- Teen retailer accuses Sycamore Partners of ‘loan to own’ plan
- Judge says creditors should learn auction results before vote
A judge said that teen clothing chain Aeropostale Inc. can ask creditors to vote on its reorganization plan while also gearing up for a trial over whether a key creditor drove the company into bankruptcy to snap it up on the cheap.
U.S. Bankruptcy Judge Sean Lane in Manhattan said Monday that he’s “inclined to approve” the company’s disclosure statement, which explains how the plan would work, so creditors can vote on whether to approve it. After criticizing the plan’s lack of information about how much some creditors, such as mall landlords, stand to recover, the judge said the timeline should be changed so they can find out the results of an Aug. 22 asset auction before voting.
“It’s not perfect,” Lane said. But he called the plan the best the company could do given the deadlines imposed by lenders and Aeropostale’s failure so far to announce a lead bidder for its assets. He asked that the New York-based company file a “supplement” to the plan to let creditors known when they can expect to find out how the auction is going.
The retailer has asked Lane to disqualify New York-based private equity firm Sycamore Partners from using its $150 million debt to bid at the auction. A trial on Aeropostale’s complaint is set for Aug. 15.
The proposed reorganization accounts for the different ways Sycamore’s claims will be treated based on how the litigation plays out. But the plan gives no estimate of what some creditor groups would recover because Aeropostale has yet to find a so-called stalking horse to make the starting bid for its assets. Lane questioned how creditors can vote when there is no “floor” for the sale.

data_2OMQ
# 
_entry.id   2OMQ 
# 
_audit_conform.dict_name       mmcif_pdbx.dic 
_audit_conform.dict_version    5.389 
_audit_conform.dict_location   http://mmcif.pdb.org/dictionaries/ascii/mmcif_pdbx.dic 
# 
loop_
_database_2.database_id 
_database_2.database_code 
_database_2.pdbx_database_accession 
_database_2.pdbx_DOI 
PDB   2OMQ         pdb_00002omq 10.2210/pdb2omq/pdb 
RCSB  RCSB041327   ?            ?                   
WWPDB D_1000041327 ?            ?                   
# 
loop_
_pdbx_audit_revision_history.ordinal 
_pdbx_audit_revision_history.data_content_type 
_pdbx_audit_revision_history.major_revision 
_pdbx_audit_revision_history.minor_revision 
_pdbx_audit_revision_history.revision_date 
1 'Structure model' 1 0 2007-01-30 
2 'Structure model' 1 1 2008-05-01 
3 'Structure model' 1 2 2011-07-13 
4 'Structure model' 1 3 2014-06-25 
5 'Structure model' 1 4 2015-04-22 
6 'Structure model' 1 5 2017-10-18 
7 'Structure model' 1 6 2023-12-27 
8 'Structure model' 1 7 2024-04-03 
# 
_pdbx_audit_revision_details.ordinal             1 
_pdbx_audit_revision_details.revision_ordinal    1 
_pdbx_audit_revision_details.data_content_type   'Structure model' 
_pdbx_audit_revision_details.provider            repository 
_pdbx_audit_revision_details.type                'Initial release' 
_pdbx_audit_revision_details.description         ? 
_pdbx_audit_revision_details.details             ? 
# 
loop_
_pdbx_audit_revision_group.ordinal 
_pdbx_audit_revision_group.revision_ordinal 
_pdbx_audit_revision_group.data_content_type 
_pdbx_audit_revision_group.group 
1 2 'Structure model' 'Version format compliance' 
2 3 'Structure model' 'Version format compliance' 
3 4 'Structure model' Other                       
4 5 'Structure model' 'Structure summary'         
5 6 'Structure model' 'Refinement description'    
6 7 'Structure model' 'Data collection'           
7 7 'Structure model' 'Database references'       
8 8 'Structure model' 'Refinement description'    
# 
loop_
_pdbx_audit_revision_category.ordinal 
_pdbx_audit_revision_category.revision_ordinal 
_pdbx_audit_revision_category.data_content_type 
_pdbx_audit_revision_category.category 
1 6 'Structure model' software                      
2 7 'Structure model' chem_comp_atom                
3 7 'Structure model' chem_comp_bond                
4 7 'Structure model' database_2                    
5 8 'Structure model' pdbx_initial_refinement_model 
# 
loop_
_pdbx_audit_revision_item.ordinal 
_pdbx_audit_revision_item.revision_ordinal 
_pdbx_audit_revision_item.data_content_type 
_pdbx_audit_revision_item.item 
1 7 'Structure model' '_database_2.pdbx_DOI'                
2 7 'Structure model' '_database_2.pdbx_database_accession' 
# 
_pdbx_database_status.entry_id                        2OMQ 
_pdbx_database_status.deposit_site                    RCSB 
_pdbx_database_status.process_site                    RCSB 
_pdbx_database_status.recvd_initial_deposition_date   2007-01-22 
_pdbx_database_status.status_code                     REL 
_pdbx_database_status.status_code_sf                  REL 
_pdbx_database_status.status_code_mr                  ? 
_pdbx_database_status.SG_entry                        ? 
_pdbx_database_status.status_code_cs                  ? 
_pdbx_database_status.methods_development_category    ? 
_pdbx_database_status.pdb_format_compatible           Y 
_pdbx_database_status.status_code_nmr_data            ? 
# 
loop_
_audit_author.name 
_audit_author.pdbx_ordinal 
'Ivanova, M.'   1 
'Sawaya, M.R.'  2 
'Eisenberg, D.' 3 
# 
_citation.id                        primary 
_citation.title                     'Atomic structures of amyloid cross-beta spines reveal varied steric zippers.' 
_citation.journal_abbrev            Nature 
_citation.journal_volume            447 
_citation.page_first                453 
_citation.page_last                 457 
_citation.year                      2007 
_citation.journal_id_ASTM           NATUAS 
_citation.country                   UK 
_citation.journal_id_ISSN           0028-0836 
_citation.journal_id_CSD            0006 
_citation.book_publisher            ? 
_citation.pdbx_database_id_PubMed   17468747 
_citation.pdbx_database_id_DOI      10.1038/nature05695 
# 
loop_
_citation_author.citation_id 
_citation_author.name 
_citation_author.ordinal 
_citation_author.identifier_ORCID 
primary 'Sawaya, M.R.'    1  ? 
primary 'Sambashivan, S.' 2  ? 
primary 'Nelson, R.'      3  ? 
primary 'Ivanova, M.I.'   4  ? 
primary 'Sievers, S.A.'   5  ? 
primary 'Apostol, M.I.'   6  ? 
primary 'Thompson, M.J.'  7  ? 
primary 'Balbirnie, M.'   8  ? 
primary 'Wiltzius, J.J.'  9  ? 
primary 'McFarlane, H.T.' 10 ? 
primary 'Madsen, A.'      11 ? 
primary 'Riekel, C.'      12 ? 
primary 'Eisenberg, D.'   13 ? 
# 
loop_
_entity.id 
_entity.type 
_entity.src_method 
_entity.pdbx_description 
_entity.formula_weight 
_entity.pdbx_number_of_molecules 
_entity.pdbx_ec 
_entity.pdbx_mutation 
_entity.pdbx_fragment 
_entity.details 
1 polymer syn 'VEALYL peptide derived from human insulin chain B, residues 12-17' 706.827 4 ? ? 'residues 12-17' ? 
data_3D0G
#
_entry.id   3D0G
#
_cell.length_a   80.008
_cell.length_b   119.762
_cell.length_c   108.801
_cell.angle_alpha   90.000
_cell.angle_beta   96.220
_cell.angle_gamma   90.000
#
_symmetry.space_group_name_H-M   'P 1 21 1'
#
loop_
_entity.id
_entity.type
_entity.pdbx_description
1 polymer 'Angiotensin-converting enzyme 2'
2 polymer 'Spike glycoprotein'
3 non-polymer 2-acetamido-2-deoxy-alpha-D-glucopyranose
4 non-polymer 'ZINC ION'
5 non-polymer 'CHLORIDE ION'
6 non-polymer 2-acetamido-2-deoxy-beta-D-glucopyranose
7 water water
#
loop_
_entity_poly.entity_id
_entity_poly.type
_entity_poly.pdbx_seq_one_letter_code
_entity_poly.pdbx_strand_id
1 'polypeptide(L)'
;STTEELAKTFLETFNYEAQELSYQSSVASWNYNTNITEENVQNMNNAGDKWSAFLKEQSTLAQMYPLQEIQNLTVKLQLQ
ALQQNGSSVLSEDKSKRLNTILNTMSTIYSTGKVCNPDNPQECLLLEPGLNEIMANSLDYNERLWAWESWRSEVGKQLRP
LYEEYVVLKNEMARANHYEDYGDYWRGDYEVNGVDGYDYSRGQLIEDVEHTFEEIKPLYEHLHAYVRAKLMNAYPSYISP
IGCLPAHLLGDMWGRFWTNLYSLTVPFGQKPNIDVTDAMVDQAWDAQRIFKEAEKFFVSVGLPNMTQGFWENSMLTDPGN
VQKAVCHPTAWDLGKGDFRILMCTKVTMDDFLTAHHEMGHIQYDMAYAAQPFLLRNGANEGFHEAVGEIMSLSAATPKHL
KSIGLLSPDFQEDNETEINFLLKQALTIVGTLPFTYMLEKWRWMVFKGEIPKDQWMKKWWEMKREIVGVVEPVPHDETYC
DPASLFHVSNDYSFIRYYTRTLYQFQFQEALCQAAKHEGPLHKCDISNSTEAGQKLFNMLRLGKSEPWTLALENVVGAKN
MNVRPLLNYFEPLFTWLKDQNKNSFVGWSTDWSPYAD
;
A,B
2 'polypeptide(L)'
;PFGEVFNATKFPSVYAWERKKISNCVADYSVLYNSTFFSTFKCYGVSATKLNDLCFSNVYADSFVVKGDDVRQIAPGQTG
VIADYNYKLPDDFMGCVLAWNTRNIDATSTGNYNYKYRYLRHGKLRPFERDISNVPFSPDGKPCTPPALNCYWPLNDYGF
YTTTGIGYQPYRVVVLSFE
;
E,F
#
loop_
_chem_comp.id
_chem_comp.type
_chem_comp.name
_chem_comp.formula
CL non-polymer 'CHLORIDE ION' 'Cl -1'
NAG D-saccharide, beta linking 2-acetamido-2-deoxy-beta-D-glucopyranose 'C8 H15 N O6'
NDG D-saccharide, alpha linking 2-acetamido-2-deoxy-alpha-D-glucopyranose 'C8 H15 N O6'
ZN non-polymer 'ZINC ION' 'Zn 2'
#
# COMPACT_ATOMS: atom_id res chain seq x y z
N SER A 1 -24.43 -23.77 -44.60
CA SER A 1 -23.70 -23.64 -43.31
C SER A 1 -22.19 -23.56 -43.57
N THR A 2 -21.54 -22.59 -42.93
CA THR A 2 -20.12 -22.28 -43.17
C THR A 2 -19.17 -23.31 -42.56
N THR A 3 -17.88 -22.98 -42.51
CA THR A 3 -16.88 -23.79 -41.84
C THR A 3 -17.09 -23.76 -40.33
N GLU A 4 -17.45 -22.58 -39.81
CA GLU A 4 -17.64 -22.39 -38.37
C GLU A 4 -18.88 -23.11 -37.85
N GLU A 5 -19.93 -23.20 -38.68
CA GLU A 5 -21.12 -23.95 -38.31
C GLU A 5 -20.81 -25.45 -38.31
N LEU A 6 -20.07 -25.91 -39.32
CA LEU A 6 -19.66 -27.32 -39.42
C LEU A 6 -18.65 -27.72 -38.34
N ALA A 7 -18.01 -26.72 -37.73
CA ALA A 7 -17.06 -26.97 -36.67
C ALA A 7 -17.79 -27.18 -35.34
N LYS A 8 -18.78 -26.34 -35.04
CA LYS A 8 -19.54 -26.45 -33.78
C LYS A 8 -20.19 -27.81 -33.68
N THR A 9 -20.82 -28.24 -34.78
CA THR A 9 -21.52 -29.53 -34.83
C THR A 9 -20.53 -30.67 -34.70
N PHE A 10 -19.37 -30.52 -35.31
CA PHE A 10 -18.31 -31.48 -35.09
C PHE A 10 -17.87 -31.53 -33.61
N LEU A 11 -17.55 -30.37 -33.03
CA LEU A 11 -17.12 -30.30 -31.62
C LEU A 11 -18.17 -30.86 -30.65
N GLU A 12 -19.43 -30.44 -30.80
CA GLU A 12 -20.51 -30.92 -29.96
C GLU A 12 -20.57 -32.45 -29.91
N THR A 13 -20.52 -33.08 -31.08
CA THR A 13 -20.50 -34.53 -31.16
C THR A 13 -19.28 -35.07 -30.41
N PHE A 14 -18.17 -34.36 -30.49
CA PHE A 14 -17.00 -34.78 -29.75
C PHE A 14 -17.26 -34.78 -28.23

“We’re in active discussions with parties about potential stalking-horse bidders,” Ray Schrock, a lawyer for Aeropostale, told Lane Monday. The company will announce one, or more than one, before the voting deadline, he said.
Aeropostale has said since the outset of its bankruptcy in May that Sycamore used a supplier it controls, MGF Sourcing Holdings Ltd., to drive the company into Chapter 11. On July 22, the retailer accused Sycamore of pursuing a “loan to own” strategy and said the firm and its managing partner Stefan Kaluzny traded on inside information about the company.
“These claims are without merit and include numerous allegations that are nothing more than irresponsible fabrications,” Sycamore said in an e-mailed statement over the weekend. Sycamore’s lawyers said in court Monday that the insider trading claims, aside from being “unfactual,” had no connection to creditor issues and criticized Aeropostale for making them in public court documents.
Starting Feb. 3, Sycamore entities began selling their stock in Aeropostale, while just weeks later, MGF demanded onerous new payment terms, the New York-based retailer said in court papers.
“By imposing patently unreasonable payment terms -- indeed, the harshest and most onerous payment terms possible -- Sycamore was attempting to cause the company to suffer an even further decrease in liquidity which would, in turn, cause a default,” Aeropostale said.
The company is ahead of the schedule set out under its bankruptcy operating loan and will be moving forward with its sale as the litigation goes on “in the background,” its lawyers told Lane on Monday. Aeropostale will consider bids for the whole business as well as liquidation offers, according to court papers.
Aeropostale has also asked the court to disallow or lower the priority of Sycamore’s claims. The retailer’s allegations about Sycamore would be resolved before any hearing on confirming the reorganization plan, according to the disclosure statement.
The company listed $390 million in debt and about $354 million in assets in the Chapter 11 petition filed May 4 in Manhattan.
The case is In re Aeropostale Inc., 16-11275, U.S. Bankruptcy Court, Southern District of New York (Manhattan).